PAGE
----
Diabolique

The cruel and abusive headmaster of a boarding school, Michel Delassalle, is murdered by an unlikely duo — his meek wife and the mistress he brazenly flaunts. The women become increasingly unhinged by a series of odd occurrences after Delassalle’s corpse mysteriously disappears.
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Credits: TheMovieDb.

Film Cast:

  • Christina Delassalle: Véra Clouzot
  • Nicole Horner: Simone Signoret
  • Plantiveau, caretaker: Jean Brochard
  • M. Drain, teacher: Pierre Larquey
  • M. Raymond, teacher: Michel Serrault
  • Michel Delassalle: Paul Meurisse
  • Police Inspector Alfred Fichet: Charles Vanel
  • Moinet, student wearing striped T-shirt: Yves-Marie Maurin
  • Soudieu, tall student: Georges Poujouly
  • Mrs. Herboux: Thérèse Dorny
  • Mr. Herboux: Noël Roquevert
  • Robert, drunk soldier: Jean Lefebvre
  • Garage Owner: Robert Dalban
  • Dr. Loisy: Georges Chamarat
  • Counter Clerk, at cleaner’s: Madeleine Suffel
  • Hotel Janitor: Jean Témerson
  • Morgue Receptionist: Jacques Hilling
  • Photographer: Camille Guérini
  • Dr. Bridoux, specialist: Jacques Varennes
  • Patard, student (uncredited): Henri Humbert
  • Ritberger, student (uncredited): Michel Dumur
  • De Gascuel, student (uncredited): Jean-Pierre Bonnefous
  • Student (uncredited): Johnny Hallyday
  • Student (uncredited): Jimmy Urbain
  • Employee of the morgue (uncredited): Henri Coutet
  • Man in the morgue (uncredited): Christian Brocard
  • Taxi driver (uncredited): Jean Clarieux
  • Radio Game-show Host (voice) (uncredited): Zappy Max

Film Crew:

  • Writer: Henri-Georges Clouzot
  • Writer: Jérôme Géronimi
  • Director of Photography: Armand Thirard
  • Editor: Madeleine Gug
  • Novel: Pierre Boileau
  • Novel: Thomas Narcejac
  • Hairstylist: Simone Knapp
  • Camera Operator: Louis Née
  • Original Music Composer: Georges Van Parys
  • Art Direction: Léon Barsacq
  • Sound Designer: William Robert Sivel
  • Makeup Artist: Anatole Paris
  • Camera Operator: Jacques Robin
  • Camera Operator: Robert Juillard
  • Script Consultant: René Masson
  • Script Consultant: Frédéric Grendel
  • Assistant Camera: Daniel Diot
  • Assistant Director: Michel Romanoff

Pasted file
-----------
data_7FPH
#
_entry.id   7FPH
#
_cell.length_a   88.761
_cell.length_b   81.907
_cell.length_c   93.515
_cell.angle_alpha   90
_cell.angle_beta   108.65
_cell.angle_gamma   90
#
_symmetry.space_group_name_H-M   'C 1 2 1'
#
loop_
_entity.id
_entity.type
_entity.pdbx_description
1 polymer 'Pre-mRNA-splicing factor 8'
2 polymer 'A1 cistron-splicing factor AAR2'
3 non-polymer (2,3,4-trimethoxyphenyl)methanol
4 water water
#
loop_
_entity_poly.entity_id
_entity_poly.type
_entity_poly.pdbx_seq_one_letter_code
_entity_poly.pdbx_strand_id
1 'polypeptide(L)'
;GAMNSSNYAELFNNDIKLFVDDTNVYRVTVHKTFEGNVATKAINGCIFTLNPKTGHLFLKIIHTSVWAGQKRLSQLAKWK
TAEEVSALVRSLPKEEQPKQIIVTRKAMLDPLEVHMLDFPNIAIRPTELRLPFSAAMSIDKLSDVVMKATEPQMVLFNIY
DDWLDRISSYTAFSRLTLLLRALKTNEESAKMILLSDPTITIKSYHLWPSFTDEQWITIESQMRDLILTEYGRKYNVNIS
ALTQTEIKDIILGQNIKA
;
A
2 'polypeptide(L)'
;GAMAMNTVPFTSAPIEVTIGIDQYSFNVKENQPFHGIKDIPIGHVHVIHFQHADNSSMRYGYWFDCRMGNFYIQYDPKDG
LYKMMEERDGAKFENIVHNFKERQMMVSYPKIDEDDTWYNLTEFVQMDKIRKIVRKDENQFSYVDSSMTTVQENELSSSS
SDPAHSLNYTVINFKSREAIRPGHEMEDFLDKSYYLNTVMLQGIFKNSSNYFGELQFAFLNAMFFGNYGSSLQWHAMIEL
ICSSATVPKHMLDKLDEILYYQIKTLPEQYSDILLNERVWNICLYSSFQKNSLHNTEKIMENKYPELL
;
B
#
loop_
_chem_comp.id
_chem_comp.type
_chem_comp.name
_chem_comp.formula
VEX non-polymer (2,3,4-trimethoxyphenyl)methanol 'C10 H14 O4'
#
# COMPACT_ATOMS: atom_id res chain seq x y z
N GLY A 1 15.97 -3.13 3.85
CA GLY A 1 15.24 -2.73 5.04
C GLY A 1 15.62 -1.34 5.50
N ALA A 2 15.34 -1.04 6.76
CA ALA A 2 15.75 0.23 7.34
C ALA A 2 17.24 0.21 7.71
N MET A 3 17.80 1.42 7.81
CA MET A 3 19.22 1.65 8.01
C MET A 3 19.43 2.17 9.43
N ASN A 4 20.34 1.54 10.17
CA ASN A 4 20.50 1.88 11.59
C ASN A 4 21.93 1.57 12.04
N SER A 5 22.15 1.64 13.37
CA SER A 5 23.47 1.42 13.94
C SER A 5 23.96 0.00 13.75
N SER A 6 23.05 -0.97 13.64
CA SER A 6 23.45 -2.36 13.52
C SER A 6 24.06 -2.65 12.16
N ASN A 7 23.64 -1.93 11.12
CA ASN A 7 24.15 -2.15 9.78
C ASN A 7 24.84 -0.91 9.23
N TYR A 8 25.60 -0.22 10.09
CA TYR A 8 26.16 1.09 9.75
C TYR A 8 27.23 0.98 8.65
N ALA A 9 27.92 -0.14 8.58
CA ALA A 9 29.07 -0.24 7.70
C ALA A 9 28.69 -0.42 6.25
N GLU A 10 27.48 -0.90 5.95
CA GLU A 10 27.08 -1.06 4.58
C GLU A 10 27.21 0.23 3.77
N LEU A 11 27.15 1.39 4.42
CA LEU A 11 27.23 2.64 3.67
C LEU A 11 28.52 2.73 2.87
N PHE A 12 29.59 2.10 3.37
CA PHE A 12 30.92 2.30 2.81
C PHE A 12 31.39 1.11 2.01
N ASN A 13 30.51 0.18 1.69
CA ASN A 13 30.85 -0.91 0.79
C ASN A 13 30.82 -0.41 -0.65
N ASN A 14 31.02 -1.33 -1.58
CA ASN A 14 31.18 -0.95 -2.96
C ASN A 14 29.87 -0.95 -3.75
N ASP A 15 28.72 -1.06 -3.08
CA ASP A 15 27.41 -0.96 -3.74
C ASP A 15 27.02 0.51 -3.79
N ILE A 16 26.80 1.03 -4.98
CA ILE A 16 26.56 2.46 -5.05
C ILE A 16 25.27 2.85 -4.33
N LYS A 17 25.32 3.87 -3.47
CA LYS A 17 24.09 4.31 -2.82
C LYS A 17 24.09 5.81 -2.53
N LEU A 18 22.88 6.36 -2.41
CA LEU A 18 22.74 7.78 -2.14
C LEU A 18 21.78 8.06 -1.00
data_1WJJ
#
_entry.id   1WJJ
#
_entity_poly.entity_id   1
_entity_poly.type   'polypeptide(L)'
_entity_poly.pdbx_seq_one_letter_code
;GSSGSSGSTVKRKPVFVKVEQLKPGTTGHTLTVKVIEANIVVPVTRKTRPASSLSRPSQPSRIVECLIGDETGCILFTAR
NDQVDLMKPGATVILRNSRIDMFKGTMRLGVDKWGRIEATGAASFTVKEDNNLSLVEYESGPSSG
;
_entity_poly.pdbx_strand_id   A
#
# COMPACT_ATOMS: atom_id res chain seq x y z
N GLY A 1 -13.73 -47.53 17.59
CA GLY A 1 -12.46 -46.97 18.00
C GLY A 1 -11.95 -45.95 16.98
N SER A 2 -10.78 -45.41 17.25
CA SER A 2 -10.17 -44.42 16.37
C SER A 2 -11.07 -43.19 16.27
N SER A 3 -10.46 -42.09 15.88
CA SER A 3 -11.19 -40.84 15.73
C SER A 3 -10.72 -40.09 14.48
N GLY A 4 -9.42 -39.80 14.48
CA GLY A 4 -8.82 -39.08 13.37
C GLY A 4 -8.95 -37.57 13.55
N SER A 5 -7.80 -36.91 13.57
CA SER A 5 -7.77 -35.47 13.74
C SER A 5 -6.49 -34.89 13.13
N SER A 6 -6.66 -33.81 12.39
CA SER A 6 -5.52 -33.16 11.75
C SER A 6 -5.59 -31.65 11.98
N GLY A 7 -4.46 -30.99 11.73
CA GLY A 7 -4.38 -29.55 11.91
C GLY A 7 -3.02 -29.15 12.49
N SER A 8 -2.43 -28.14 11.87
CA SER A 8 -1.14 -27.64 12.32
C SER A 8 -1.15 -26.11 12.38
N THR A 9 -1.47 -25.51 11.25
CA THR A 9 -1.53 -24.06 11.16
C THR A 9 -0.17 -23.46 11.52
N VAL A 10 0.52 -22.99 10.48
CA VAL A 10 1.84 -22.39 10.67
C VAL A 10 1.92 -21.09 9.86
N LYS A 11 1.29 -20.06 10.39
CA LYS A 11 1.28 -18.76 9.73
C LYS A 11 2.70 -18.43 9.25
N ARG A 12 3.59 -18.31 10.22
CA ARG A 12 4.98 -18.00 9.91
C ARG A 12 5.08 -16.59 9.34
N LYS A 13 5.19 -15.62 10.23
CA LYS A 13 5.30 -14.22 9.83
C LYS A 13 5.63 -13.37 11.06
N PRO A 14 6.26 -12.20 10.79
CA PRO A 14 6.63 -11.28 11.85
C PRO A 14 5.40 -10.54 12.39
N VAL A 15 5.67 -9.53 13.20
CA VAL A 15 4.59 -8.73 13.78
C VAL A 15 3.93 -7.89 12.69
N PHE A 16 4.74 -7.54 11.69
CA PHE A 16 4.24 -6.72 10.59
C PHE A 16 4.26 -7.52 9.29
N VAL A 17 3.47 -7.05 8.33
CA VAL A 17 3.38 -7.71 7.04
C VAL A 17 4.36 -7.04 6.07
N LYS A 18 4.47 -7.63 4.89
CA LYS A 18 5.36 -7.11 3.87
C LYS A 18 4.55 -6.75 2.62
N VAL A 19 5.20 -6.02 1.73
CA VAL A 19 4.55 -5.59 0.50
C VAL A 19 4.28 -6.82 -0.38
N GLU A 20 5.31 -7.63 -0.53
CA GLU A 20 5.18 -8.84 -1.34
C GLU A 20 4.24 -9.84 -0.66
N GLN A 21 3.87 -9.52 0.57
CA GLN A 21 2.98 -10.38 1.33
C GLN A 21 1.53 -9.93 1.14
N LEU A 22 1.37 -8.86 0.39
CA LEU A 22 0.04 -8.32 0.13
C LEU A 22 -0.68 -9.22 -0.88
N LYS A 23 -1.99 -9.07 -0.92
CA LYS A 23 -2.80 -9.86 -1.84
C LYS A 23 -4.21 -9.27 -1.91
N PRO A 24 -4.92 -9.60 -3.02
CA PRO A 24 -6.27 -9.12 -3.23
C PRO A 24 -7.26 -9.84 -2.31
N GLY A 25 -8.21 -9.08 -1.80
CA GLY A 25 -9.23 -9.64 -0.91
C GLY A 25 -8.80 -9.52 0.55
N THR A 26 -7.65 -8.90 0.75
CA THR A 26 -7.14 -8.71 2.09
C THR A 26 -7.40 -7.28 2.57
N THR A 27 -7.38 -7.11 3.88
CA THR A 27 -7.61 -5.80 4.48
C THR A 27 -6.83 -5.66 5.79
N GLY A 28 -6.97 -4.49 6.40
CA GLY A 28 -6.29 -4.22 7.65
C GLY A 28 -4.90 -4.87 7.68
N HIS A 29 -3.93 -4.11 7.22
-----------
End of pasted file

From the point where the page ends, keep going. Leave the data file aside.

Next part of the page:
• Producer: Georges Lourau
  • Costume Design: Carven
  • Camera Operator: Jean Lallier
  • Script Supervisor: Jeanne Witta
  • Still Photographer: Léo Mirkine
  • Production Manager: Louis de Masure
  • Still Photographer: Robert Joffres
  • Assistant Camera: Jean Dicop
  • Unit Manager: Georges Testard

Movie Reviews:

  • talisencrw: I have only seen but two of Clouzot’s films (this and the equally brilliant ‘The Wages of Fear’), but I understand immediately what connoisseurs mean when they say he’s the French Alfred Hitchcock. He has an innate and unbelievably vivid and accurate take on human nature. I can’t wait to check out the rest of his oeuvre.
  • John Chard: The keys in the pool, the husband in the morgue! You dream too much about water in this house!

    Headmaster of a boarding school, Michel Delaselle (Paul Meurisse) is a brooding bully of a man, one day his wife and mistress decide enough is enough and plot to kill him, trouble is that once they murder him, his body disappears and reported sightings of him are adding to the ladies’ paranoia.

    Thus is the setting for director Henri-Georges Clouzot’s brilliant suspenser. The pace is stiflingly perfect, he gently racks up the tension, neatly toying with audience expectation, the sense of dread that hangs in the air is palpable. How refreshing it is to see a suspense film actually build its plot for a good hour? In this day and age the MTV generation would be walking out of this after 30 minutes. Armand Thirard’s atmospheric photography accentuates the creeping menace like mood, to the point that when we get to the last 15 minutes, nerves are already frayed and we then of course get what is arguably the greatest bath scene ever, and “that” ending…

    When I first watched it back in 2008 it was on a poor quality DVD, but revisiting it on Blu-ray it still worked me over as the great suspense movie it is, forcing me to seek the solace of daylight ASAP. Great writing, great directing, great acting, the latter thriving due to Simone Signoret’s dangerously simmering sexuality and Véra Clouzot’s heartfelt vulnerability. It’s one of the classic chillers of European cinema. And if you haven’t seen it yet? Do what I did last night, get the Blu-ray, turn off the lights and just have a couple of candles flickering away in your peripheral vision. Maybe indulge in some stiff drinks like I did, and most of all, watch it on your own… 9/10

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